That’s an approach she developed through a lifetime of learning, starting as a kindergartener in a one-room schoolhouse. She turned it into an advantage by learning from older children, later allowing her to skip a grade and start college at Ferris State University at 17.
Staying close to home at Ferris State allowed Nutter to continue supporting her family’s dairy by delivering milk while pursuing an accounting degree. During her senior year at Ferris she met a faculty member’s son, David Nutter. The pair hit it off and attended Michigan State University, where David finished his undergraduate and master’s degree and Sarah her master’s and doctorate.
The couple traveled the world together, starting with her teaching job at the University of Maryland University College in Germany while her husband worked toward a master’s degree in German. They later circled the globe in connection with Nutter’s role as a board member for Empower International Ministries.
While finishing her doctorate, a request for data on expatriate taxation morphed into a job offer when Nutter was asked to train economists at the Internal Revenue Service, where she stayed for five years.
In 1995 Nutter joined George Mason, teaching taxation and accounting. She thrived in Virginia, serving in leadership roles that included accounting department chair, executive MBA director and then acting dean of school of business in 2013.
University leaders selected Nutter as the best fit to lead the university’s visioning process, which she took on with gusto, collaborating with the George Mason community to write a 10-year framework for the future of the university. In 2014, she was named dean of the business school, a 4,000-student program with five undergraduate majors and seven graduate programs.
At the UO, Nutter adds first female dean of the Lundquist College to her list of achievements. In fact, Nutter is heading up a leadership team at the college that has recently transitioned to more than 50 percent female.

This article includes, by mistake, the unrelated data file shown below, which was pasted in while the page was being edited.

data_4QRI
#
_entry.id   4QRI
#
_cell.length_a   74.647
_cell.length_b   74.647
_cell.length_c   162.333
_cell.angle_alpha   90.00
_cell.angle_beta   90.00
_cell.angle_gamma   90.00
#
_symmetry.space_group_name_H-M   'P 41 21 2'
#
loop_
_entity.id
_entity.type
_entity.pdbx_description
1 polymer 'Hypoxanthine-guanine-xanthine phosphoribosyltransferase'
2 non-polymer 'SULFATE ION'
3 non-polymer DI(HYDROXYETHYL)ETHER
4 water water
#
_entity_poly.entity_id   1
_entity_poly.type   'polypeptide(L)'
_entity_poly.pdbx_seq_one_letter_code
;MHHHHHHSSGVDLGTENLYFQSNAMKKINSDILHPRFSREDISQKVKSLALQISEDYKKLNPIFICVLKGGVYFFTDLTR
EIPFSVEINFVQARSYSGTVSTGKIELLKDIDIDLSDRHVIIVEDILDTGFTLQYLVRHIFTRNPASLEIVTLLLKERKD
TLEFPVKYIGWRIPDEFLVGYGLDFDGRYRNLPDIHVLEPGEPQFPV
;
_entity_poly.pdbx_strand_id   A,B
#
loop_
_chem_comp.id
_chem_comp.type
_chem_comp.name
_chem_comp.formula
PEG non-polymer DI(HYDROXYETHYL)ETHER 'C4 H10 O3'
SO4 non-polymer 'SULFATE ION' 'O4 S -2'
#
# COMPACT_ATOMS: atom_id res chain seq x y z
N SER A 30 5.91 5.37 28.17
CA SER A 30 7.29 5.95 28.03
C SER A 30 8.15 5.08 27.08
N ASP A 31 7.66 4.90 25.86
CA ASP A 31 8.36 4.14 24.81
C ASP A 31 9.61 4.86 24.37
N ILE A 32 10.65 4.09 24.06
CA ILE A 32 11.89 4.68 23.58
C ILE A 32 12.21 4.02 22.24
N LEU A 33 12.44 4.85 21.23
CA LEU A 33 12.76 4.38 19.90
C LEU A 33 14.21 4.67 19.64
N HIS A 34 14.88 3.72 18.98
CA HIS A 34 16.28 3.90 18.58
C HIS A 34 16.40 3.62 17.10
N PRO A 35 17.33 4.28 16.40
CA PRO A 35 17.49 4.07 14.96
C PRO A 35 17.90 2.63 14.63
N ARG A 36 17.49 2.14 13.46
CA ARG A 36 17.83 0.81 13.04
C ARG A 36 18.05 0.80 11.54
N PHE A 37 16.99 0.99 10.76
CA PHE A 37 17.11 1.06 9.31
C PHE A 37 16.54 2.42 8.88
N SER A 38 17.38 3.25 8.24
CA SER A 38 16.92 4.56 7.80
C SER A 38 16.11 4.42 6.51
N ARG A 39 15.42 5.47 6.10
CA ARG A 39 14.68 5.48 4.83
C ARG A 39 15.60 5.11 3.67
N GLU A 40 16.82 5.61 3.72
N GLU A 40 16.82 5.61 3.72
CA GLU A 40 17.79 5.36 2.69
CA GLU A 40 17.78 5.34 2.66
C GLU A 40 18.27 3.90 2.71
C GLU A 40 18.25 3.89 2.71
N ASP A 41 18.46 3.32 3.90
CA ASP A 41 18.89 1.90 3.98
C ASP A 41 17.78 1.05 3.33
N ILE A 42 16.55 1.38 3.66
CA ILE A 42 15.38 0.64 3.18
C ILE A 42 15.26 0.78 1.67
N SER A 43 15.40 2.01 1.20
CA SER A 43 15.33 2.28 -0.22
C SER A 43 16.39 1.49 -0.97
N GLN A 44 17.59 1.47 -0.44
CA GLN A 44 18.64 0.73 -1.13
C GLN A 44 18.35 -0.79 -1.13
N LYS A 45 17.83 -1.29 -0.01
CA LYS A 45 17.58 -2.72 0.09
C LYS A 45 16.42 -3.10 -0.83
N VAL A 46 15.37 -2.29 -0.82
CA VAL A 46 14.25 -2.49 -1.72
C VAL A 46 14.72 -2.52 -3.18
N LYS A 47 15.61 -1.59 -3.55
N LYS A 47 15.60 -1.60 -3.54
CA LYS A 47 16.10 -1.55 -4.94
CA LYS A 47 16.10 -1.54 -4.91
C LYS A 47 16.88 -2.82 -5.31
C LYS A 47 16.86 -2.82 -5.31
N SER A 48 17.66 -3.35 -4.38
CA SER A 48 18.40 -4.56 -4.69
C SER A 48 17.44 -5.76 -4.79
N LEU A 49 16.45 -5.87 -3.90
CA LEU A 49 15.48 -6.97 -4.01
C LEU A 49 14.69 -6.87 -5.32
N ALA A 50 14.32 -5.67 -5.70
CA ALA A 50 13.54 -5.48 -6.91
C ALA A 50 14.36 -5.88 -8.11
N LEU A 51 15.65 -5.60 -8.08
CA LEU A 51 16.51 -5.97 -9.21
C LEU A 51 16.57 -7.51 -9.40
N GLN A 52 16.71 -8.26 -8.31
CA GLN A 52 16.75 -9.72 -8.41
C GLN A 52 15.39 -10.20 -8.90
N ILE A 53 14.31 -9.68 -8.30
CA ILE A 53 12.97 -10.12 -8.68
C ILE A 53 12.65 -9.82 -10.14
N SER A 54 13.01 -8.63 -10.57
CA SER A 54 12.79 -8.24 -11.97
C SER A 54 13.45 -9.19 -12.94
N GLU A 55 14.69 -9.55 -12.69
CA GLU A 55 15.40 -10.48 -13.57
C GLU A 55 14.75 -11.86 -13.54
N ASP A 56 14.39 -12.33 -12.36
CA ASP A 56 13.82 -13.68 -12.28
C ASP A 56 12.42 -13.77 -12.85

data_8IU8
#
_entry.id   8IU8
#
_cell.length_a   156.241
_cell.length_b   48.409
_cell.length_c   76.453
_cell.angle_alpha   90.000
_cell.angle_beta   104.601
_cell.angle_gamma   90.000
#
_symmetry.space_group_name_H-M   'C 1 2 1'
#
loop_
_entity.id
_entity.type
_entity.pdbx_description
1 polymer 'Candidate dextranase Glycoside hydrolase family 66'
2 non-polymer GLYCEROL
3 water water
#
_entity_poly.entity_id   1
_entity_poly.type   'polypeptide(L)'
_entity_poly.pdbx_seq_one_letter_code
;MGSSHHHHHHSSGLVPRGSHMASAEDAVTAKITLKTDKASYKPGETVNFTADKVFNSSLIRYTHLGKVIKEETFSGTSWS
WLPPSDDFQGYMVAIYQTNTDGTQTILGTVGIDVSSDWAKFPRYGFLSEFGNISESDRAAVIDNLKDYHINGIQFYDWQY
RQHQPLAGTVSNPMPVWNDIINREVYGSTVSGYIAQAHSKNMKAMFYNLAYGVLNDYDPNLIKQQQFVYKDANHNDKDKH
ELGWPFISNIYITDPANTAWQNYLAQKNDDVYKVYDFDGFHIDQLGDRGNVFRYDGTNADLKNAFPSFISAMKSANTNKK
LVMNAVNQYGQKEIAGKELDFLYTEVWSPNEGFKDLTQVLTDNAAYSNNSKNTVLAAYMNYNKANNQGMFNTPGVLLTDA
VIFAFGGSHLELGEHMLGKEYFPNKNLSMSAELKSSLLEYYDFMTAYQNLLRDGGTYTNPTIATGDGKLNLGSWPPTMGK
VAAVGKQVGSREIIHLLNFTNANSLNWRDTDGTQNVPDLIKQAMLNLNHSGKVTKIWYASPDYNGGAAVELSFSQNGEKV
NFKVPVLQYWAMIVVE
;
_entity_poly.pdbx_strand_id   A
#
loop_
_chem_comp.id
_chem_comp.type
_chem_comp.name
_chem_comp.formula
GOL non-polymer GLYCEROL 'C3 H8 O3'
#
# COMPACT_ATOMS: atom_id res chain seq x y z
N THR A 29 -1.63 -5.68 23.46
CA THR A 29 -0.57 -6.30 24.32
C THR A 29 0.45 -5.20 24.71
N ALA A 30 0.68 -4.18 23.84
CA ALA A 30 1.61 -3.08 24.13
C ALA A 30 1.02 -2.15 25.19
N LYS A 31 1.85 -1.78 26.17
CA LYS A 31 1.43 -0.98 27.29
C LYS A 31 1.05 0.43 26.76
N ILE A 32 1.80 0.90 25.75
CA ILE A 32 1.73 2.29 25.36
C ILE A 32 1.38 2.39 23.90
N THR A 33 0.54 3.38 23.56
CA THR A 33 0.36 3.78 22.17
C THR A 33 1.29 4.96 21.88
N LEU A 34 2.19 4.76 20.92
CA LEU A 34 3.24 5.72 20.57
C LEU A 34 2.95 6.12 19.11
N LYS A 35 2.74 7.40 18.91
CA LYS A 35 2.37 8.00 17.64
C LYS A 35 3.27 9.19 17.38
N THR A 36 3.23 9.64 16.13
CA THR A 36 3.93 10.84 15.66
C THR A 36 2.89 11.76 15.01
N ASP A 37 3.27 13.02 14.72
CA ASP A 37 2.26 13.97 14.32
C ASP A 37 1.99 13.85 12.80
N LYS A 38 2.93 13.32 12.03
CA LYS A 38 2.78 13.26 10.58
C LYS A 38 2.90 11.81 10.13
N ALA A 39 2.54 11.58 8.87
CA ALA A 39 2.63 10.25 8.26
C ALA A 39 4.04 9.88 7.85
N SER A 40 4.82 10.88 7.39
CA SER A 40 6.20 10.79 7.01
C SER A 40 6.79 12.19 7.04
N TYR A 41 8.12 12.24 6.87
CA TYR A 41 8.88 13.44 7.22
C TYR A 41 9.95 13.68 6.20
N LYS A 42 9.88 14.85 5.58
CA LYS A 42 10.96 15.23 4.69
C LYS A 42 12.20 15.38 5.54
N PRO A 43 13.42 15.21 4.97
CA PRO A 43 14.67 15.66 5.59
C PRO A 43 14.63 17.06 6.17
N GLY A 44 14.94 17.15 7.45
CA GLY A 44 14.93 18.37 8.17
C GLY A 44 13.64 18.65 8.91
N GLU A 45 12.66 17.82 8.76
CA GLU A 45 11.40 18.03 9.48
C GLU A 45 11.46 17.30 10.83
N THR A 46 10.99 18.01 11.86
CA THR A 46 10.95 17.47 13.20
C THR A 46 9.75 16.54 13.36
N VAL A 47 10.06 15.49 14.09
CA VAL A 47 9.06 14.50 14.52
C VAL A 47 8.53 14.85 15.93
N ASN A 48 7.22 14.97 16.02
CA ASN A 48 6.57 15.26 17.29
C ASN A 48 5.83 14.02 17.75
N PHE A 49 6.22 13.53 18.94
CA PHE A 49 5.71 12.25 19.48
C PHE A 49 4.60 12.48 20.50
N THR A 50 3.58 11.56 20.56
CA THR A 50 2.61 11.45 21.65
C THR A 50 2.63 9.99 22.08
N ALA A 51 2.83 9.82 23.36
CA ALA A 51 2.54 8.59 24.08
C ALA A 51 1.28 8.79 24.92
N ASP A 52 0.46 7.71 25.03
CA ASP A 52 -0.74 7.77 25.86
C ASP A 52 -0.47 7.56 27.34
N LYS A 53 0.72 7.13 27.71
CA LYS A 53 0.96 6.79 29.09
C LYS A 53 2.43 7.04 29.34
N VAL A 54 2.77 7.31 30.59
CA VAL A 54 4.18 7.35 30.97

With her background in both teaching and research, Nutter describes herself as an enthusiastic cross-campus collaborator and institution-builder.
“Innovation often occurs at the intersection of disciplines,” she said. “How can we work with other units on campus? What can we do to bring about even more breakthroughs for the public good?”
Nutter sees the Lundquist College as well primed for ascension. With recent accomplishments in rankings, program enhancements, leadership gifts and increased national prominence, she thinks the college is crackling with energy and renewed focus. “One of the things I find really exciting about the college right now is the momentum that we have,” she said. “Our engagement with alumni is greater than it’s ever been in the past. That has really allowed the college to accelerate action in several areas.”
Outside of Lillis, one is likely to find Nutter in the stands at a basketball game or hiking in the woods.
“My husband and I are both very much outdoors people,” she said.
Nutter said she is pleased her career path has taken her to the northwest and is eager to discover all Oregon has to offer.
“I think we are really at an inflection point at the university. Here we will be able to do things that you would not be able to accomplish anywhere else,” she said. “The opportunity to be in this place, at this moment is a true privilege.”